Tweeks to BOOST your Wi-fi network

Howdy guys? All of you may be having a Wi-Fi network. So did you ever assumed  how to boost your Wi-Fi network and make it fast So here are the 3 tips to boost up your Wi-Fi network

It’s easy to take a smoothly functioning home wireless network for granted, especially when you’re sipping coffee on the patio and catching up on the news of the morning with your iPad. You can faintly hear your family – camped out at the kitchen table – tapping away on keyboards. All is right with the world.

Few things in digital life are more frustrating, however, than when a home wireless network goes haywire. It’s painfully slow. The signal is weak and connections drop. Your comfy sofa is a Wi-Fi dead spot.

Try these tricks to boost your wireless router’s range and speed – and you’ll soon be taking your Wi-Fi for granted again.


If your router, computer and gadgets were made in the last two or three years, they probably support the latest wireless-N standard. If so, make sure your router is set to N-only mode for maximum speed and range. The b/g/n setting – needed to support older devices – will be slower. If your PC is getting on in years and stuck at wireless-G, consider upgrading to a new model or a new wireless-N card. Buy a new router if it doesn’t support wireless-N. Chances are, it also doesn’t support the latest security encryption. Make sure your computer is running the latest version of its operating system and has the latest driver for your router. Visit your router manufacturer’s website to see if you’ve missed a firmware upgrade.


Routers aren’t the best looking gadgets, so your inclination may be to hide them. That’s a bad idea because routers are susceptible to overheating and need good airflow. The devices also perform much better when placed in an open, central location – away from walls and obstructions, such as metal filing cabinets. If you place a router that has an omnidirectional antenna against an outside wall, it will send half its wireless signal outdoors. That might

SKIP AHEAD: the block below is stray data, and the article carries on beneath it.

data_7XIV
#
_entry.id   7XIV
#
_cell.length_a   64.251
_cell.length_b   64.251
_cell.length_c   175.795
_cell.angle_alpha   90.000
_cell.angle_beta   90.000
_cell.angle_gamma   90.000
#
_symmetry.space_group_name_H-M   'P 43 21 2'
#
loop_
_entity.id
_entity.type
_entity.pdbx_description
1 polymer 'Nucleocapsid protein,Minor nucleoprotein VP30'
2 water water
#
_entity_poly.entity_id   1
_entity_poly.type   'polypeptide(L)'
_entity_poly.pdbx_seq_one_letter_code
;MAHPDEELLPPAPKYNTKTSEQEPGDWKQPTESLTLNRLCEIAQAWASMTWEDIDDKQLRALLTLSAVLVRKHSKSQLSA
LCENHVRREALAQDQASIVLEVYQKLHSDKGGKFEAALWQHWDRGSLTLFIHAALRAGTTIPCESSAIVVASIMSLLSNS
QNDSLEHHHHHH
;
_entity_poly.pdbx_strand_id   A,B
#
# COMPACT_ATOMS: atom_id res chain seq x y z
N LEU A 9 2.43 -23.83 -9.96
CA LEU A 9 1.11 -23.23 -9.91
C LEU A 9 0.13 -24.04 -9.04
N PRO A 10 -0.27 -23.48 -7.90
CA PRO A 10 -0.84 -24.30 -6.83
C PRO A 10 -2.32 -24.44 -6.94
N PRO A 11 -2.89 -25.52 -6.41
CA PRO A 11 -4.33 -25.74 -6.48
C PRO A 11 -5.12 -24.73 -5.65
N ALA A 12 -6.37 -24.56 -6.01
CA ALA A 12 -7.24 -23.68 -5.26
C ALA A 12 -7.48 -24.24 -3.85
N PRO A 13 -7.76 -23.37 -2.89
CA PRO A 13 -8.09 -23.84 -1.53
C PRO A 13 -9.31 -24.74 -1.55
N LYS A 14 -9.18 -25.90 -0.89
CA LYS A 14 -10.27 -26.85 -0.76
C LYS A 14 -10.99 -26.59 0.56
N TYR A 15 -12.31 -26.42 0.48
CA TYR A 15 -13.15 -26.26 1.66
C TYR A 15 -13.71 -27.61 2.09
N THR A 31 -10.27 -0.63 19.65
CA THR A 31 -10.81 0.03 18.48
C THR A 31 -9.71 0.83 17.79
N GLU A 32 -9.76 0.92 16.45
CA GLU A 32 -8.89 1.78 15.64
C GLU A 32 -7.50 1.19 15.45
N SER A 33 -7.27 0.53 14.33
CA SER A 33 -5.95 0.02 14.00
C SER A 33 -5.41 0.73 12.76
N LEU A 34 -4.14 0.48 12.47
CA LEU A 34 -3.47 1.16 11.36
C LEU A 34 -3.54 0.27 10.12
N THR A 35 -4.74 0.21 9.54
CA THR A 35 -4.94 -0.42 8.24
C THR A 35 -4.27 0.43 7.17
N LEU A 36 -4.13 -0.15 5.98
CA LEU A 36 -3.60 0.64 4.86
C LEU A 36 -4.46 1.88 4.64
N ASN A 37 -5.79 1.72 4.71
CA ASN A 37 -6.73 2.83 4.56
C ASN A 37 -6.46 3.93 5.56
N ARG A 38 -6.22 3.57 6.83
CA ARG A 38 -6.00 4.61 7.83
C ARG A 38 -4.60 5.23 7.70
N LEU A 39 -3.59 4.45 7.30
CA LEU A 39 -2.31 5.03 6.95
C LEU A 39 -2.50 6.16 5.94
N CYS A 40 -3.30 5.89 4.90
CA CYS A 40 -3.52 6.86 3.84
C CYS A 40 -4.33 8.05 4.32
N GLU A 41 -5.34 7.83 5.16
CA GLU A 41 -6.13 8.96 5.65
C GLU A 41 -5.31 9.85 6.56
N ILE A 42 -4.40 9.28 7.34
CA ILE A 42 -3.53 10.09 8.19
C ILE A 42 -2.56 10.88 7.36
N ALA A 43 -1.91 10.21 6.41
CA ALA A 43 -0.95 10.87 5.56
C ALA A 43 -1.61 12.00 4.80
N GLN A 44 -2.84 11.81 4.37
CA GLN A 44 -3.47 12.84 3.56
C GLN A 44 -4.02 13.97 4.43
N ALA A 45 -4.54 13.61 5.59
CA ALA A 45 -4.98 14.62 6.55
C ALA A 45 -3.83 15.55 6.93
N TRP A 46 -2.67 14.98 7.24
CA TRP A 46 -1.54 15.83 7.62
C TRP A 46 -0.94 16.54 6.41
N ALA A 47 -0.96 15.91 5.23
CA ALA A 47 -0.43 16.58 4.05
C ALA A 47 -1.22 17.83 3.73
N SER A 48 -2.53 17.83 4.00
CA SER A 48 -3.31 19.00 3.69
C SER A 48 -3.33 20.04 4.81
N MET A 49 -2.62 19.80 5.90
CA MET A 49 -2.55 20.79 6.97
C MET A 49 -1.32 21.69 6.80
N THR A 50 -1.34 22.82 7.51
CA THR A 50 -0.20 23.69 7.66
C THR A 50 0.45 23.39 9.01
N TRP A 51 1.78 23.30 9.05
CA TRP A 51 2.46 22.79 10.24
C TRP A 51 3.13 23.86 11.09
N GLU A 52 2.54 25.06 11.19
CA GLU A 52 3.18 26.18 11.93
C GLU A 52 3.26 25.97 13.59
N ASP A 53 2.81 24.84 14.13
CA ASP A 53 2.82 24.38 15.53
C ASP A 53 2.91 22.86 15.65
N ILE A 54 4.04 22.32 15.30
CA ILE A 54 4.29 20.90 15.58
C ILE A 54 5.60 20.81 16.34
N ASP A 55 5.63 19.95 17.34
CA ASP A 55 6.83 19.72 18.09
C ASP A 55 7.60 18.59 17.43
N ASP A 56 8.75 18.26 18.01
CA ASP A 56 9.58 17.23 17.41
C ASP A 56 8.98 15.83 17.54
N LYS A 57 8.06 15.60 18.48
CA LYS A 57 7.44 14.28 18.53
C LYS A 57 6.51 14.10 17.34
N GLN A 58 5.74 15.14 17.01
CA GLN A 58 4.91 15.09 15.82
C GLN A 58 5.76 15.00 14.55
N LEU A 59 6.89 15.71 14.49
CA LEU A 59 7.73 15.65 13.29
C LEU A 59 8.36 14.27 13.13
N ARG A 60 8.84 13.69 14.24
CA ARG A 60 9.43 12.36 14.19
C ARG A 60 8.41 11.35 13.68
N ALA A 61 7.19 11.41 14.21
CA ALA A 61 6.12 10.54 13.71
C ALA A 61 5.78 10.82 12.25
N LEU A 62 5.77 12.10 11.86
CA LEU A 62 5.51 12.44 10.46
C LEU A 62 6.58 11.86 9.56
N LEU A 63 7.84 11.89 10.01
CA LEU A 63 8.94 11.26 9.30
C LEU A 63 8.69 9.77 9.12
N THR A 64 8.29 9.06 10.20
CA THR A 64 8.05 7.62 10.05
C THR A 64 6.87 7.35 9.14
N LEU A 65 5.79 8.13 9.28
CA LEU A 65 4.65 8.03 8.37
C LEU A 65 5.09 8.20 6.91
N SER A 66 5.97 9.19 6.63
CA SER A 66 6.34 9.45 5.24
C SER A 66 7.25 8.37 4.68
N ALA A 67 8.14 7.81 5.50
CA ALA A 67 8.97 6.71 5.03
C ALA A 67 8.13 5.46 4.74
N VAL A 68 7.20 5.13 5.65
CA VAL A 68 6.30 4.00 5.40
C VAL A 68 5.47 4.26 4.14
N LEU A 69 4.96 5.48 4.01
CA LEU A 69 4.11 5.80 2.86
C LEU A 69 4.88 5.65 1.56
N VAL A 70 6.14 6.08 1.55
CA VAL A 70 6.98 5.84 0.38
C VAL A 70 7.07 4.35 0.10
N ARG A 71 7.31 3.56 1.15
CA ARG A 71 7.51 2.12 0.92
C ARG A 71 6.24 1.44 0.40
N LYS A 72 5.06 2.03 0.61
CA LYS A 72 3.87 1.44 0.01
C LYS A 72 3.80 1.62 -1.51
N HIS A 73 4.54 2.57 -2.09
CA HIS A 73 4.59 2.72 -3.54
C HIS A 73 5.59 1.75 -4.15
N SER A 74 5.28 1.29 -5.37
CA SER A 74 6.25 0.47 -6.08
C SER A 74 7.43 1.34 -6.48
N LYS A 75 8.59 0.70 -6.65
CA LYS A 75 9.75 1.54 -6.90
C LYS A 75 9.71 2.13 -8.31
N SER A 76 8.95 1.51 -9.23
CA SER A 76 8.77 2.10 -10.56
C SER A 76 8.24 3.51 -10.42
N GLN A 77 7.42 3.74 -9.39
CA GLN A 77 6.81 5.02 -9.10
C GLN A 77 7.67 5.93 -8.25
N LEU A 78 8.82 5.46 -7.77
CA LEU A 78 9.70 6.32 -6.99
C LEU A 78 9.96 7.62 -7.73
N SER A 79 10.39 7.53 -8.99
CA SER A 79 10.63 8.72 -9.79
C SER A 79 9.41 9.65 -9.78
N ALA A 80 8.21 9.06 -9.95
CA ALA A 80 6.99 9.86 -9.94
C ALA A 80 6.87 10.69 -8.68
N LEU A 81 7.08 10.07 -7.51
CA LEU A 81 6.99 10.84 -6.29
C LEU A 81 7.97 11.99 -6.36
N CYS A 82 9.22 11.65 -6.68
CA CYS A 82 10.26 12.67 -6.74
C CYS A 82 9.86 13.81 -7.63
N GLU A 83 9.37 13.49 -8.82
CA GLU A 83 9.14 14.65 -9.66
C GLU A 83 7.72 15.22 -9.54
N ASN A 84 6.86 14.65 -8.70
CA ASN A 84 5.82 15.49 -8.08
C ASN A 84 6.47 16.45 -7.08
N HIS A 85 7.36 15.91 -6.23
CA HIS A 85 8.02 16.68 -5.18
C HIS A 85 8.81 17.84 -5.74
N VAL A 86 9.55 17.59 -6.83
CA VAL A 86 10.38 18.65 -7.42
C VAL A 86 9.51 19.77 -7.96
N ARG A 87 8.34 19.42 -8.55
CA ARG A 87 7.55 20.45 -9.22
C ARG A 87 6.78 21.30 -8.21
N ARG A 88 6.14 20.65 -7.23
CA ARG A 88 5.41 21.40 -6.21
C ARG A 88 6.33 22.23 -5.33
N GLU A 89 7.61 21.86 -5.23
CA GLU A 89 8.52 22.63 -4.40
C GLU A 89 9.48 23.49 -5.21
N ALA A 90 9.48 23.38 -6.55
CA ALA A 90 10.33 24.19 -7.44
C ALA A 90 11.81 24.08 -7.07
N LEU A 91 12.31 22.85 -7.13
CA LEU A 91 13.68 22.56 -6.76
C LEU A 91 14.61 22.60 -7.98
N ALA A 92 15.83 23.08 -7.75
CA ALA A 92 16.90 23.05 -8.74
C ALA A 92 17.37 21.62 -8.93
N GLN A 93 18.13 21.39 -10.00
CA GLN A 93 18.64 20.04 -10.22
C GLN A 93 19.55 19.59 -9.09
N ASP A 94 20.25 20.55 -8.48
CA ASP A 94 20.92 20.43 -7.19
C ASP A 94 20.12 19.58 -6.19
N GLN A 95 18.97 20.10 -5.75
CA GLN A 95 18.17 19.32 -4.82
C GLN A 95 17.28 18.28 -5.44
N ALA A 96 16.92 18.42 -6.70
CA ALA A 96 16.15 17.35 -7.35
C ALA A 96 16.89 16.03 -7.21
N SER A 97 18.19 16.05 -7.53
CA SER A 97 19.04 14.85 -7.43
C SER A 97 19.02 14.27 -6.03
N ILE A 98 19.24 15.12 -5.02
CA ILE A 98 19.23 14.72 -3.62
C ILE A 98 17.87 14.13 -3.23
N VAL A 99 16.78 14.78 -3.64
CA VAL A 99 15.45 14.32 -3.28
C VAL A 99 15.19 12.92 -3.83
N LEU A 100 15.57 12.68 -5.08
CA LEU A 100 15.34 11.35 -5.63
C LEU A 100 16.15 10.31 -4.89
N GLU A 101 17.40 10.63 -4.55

create a dead spot on the opposite side of your home.A high location is usually better than a low one, especially if you have a two-story home. If you can, put the router on a high shelf or on top of a cabinet.


Like radio stations, wireless routers can broadcast on a number of different channels. When you and half the neighborhood are on the same channel, it causes a lot of static. This shouldn’t be a problem if your router features automatic channel selection. If it doesn’t, tune in a channel with less interference. Consult your router’s manual for quick assistance in changing router channels.

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the authorRahul
Rahul is one of the pillars of blacklisthackers. He went to college to study civil engg. But found himself attracted to computer science more. As a result he bunked most of his classes to learn more about things related to computer. An all time techie, he loves to explore new trends of hacking and spends most of his time implementing them. Besides being a social networking freak, Rahul enjoys photography and loves watching movies.

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